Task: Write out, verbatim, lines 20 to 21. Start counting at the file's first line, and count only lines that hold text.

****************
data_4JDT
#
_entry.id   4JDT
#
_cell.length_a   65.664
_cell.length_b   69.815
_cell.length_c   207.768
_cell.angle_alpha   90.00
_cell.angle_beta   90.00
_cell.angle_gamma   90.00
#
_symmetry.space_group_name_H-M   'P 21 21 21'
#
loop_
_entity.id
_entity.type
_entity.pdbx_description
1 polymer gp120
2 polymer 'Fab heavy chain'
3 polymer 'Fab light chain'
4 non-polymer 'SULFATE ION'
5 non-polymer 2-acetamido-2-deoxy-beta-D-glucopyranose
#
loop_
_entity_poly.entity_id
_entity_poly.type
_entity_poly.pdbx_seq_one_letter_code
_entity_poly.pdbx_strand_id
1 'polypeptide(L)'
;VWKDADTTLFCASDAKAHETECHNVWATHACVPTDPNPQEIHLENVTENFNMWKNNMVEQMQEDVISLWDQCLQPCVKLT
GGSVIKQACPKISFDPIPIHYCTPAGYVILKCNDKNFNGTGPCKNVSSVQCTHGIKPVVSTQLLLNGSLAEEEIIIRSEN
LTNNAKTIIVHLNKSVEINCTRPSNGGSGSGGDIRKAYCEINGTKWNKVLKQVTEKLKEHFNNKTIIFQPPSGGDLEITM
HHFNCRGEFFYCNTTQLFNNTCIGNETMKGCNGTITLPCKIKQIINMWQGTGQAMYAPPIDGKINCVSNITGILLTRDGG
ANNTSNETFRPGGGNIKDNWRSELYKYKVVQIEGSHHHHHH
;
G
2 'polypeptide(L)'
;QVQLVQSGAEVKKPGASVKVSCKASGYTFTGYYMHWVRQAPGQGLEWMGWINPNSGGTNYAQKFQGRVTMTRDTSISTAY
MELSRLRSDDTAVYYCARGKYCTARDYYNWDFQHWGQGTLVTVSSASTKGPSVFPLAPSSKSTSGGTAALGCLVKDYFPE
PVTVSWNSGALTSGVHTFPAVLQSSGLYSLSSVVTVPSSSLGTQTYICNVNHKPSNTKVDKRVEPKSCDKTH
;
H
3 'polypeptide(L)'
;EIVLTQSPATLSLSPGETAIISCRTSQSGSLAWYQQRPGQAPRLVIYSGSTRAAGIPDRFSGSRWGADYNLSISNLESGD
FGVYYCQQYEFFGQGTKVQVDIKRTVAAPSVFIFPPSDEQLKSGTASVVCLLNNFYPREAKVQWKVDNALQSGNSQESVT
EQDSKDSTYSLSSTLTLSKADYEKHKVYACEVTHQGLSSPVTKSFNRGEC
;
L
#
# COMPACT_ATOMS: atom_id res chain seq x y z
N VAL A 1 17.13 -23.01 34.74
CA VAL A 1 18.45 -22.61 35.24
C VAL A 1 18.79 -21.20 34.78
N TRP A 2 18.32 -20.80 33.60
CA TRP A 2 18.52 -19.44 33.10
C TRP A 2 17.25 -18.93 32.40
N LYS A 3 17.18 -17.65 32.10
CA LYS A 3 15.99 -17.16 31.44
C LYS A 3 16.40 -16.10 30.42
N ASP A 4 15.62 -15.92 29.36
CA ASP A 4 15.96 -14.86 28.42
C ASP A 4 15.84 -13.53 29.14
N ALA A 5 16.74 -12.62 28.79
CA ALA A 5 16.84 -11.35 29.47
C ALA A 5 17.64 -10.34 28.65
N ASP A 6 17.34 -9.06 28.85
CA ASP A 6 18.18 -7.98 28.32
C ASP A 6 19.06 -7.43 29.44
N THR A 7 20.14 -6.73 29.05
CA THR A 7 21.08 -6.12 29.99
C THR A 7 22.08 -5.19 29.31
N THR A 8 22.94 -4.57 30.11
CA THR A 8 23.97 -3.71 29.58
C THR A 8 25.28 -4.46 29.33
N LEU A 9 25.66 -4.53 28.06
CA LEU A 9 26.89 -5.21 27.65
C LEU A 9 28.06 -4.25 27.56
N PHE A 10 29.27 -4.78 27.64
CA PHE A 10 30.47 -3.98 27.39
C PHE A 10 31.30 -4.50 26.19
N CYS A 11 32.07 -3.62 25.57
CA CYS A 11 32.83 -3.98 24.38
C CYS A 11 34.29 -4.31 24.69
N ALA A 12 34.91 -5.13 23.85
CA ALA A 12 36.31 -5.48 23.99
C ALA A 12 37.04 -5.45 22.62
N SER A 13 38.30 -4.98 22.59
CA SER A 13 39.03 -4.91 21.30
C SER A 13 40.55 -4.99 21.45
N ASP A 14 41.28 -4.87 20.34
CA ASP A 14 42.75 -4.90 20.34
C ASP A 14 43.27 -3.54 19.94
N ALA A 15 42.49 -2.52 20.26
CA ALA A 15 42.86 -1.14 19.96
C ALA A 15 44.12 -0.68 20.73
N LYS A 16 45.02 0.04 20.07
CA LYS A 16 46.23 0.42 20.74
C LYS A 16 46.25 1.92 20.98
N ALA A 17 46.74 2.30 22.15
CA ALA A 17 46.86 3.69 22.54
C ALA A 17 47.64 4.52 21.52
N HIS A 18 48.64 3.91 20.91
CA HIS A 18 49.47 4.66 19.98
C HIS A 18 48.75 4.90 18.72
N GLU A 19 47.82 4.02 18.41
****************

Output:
3 polymer 'Fab light chain'
4 non-polymer 'SULFATE ION'